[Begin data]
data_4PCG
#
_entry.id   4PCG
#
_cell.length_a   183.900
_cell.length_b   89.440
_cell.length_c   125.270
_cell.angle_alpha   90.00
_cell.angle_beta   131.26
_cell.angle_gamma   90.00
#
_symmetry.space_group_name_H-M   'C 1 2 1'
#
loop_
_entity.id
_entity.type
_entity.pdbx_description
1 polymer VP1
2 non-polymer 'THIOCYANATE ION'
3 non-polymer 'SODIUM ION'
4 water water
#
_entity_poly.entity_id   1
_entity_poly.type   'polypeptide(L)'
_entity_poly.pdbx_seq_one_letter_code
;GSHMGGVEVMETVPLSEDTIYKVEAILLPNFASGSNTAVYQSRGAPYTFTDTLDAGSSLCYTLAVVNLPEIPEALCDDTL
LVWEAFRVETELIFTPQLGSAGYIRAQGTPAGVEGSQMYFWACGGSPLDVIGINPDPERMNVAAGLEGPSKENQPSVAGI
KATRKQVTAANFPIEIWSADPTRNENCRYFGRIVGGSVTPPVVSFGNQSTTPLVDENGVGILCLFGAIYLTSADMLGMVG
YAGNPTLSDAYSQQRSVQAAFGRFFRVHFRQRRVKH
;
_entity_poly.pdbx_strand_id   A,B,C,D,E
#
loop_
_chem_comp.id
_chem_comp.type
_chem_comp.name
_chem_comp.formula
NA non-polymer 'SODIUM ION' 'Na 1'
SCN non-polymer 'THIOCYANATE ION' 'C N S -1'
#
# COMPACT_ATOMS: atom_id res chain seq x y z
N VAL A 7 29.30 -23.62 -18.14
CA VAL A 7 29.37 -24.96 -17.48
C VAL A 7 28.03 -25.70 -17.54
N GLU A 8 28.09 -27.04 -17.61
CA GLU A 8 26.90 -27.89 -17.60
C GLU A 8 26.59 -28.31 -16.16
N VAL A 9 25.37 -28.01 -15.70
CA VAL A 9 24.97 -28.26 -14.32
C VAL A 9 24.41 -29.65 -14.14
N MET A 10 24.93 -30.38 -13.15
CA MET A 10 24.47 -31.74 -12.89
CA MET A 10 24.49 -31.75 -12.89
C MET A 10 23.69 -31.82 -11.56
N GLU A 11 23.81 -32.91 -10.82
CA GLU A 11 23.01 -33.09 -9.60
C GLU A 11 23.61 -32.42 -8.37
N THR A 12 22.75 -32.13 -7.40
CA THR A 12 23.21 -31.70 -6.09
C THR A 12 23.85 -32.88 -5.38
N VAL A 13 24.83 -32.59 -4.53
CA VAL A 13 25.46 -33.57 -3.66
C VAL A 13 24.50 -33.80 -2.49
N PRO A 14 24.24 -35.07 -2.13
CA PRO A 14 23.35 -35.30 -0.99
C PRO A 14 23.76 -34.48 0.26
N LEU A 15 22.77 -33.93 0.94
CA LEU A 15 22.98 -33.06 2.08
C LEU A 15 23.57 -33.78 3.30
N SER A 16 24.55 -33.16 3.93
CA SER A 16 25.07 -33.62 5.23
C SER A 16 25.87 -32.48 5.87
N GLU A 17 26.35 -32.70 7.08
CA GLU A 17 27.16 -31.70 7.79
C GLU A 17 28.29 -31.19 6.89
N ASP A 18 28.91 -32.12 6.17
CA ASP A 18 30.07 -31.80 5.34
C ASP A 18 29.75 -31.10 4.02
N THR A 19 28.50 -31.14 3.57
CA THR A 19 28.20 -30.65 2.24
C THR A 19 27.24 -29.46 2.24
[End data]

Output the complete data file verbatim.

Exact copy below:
data_4PCG
#
_entry.id   4PCG
#
_cell.length_a   183.900
_cell.length_b   89.440
_cell.length_c   125.270
_cell.angle_alpha   90.00
_cell.angle_beta   131.26
_cell.angle_gamma   90.00
#
_symmetry.space_group_name_H-M   'C 1 2 1'
#
loop_
_entity.id
_entity.type
_entity.pdbx_description
1 polymer VP1
2 non-polymer 'THIOCYANATE ION'
3 non-polymer 'SODIUM ION'
4 water water
#
_entity_poly.entity_id   1
_entity_poly.type   'polypeptide(L)'
_entity_poly.pdbx_seq_one_letter_code
;GSHMGGVEVMETVPLSEDTIYKVEAILLPNFASGSNTAVYQSRGAPYTFTDTLDAGSSLCYTLAVVNLPEIPEALCDDTL
LVWEAFRVETELIFTPQLGSAGYIRAQGTPAGVEGSQMYFWACGGSPLDVIGINPDPERMNVAAGLEGPSKENQPSVAGI
KATRKQVTAANFPIEIWSADPTRNENCRYFGRIVGGSVTPPVVSFGNQSTTPLVDENGVGILCLFGAIYLTSADMLGMVG
YAGNPTLSDAYSQQRSVQAAFGRFFRVHFRQRRVKH
;
_entity_poly.pdbx_strand_id   A,B,C,D,E
#
loop_
_chem_comp.id
_chem_comp.type
_chem_comp.name
_chem_comp.formula
NA non-polymer 'SODIUM ION' 'Na 1'
SCN non-polymer 'THIOCYANATE ION' 'C N S -1'
#
# COMPACT_ATOMS: atom_id res chain seq x y z
N VAL A 7 29.30 -23.62 -18.14
CA VAL A 7 29.37 -24.96 -17.48
C VAL A 7 28.03 -25.70 -17.54
N GLU A 8 28.09 -27.04 -17.61
CA GLU A 8 26.90 -27.89 -17.60
C GLU A 8 26.59 -28.31 -16.16
N VAL A 9 25.37 -28.01 -15.70
CA VAL A 9 24.97 -28.26 -14.32
C VAL A 9 24.41 -29.65 -14.14
N MET A 10 24.93 -30.38 -13.15
CA MET A 10 24.47 -31.74 -12.89
CA MET A 10 24.49 -31.75 -12.89
C MET A 10 23.69 -31.82 -11.56
N GLU A 11 23.81 -32.91 -10.82
CA GLU A 11 23.01 -33.09 -9.60
C GLU A 11 23.61 -32.42 -8.37
N THR A 12 22.75 -32.13 -7.40
CA THR A 12 23.21 -31.70 -6.09
C THR A 12 23.85 -32.88 -5.38
N VAL A 13 24.83 -32.59 -4.53
CA VAL A 13 25.46 -33.57 -3.66
C VAL A 13 24.50 -33.80 -2.49
N PRO A 14 24.24 -35.07 -2.13
CA PRO A 14 23.35 -35.30 -0.99
C PRO A 14 23.76 -34.48 0.26
N LEU A 15 22.77 -33.93 0.94
CA LEU A 15 22.98 -33.06 2.08
C LEU A 15 23.57 -33.78 3.30
N SER A 16 24.55 -33.16 3.93
CA SER A 16 25.07 -33.62 5.23
C SER A 16 25.87 -32.48 5.87
N GLU A 17 26.35 -32.70 7.08
CA GLU A 17 27.16 -31.70 7.79
C GLU A 17 28.29 -31.19 6.89
N ASP A 18 28.91 -32.12 6.17
CA ASP A 18 30.07 -31.80 5.34
C ASP A 18 29.75 -31.10 4.02
N THR A 19 28.50 -31.14 3.57
CA THR A 19 28.20 -30.65 2.24
C THR A 19 27.24 -29.46 2.24